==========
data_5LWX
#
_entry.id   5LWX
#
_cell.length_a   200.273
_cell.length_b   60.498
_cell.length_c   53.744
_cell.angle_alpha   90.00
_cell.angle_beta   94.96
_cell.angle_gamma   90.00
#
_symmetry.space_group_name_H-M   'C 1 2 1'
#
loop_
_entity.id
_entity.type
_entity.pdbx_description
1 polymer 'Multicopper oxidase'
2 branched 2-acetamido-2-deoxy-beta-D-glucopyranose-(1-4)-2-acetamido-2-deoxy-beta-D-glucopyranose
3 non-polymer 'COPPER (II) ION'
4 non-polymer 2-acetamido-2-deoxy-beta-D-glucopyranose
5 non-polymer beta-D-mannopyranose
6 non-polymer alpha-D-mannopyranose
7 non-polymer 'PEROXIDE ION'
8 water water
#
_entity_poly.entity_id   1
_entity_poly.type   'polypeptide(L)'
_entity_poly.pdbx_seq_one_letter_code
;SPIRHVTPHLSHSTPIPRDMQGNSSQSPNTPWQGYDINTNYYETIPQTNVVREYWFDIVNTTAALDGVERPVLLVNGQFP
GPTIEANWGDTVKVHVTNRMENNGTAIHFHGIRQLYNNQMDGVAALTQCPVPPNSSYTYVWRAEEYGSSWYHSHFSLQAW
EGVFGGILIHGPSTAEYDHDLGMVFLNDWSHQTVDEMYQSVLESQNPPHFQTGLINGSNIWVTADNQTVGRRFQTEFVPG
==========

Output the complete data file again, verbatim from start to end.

data_5LWX
#
_entry.id   5LWX
#
_cell.length_a   200.273
_cell.length_b   60.498
_cell.length_c   53.744
_cell.angle_alpha   90.00
_cell.angle_beta   94.96
_cell.angle_gamma   90.00
#
_symmetry.space_group_name_H-M   'C 1 2 1'
#
loop_
_entity.id
_entity.type
_entity.pdbx_description
1 polymer 'Multicopper oxidase'
2 branched 2-acetamido-2-deoxy-beta-D-glucopyranose-(1-4)-2-acetamido-2-deoxy-beta-D-glucopyranose
3 non-polymer 'COPPER (II) ION'
4 non-polymer 2-acetamido-2-deoxy-beta-D-glucopyranose
5 non-polymer beta-D-mannopyranose
6 non-polymer alpha-D-mannopyranose
7 non-polymer 'PEROXIDE ION'
8 water water
#
_entity_poly.entity_id   1
_entity_poly.type   'polypeptide(L)'
_entity_poly.pdbx_seq_one_letter_code
;SPIRHVTPHLSHSTPIPRDMQGNSSQSPNTPWQGYDINTNYYETIPQTNVVREYWFDIVNTTAALDGVERPVLLVNGQFP
GPTIEANWGDTVKVHVTNRMENNGTAIHFHGIRQLYNNQMDGVAALTQCPVPPNSSYTYVWRAEEYGSSWYHSHFSLQAW
EGVFGGILIHGPSTAEYDHDLGMVFLNDWSHQTVDEMYQSVLESQNPPHFQTGLINGSNIWVTADNQTVGRRFQTEFVPG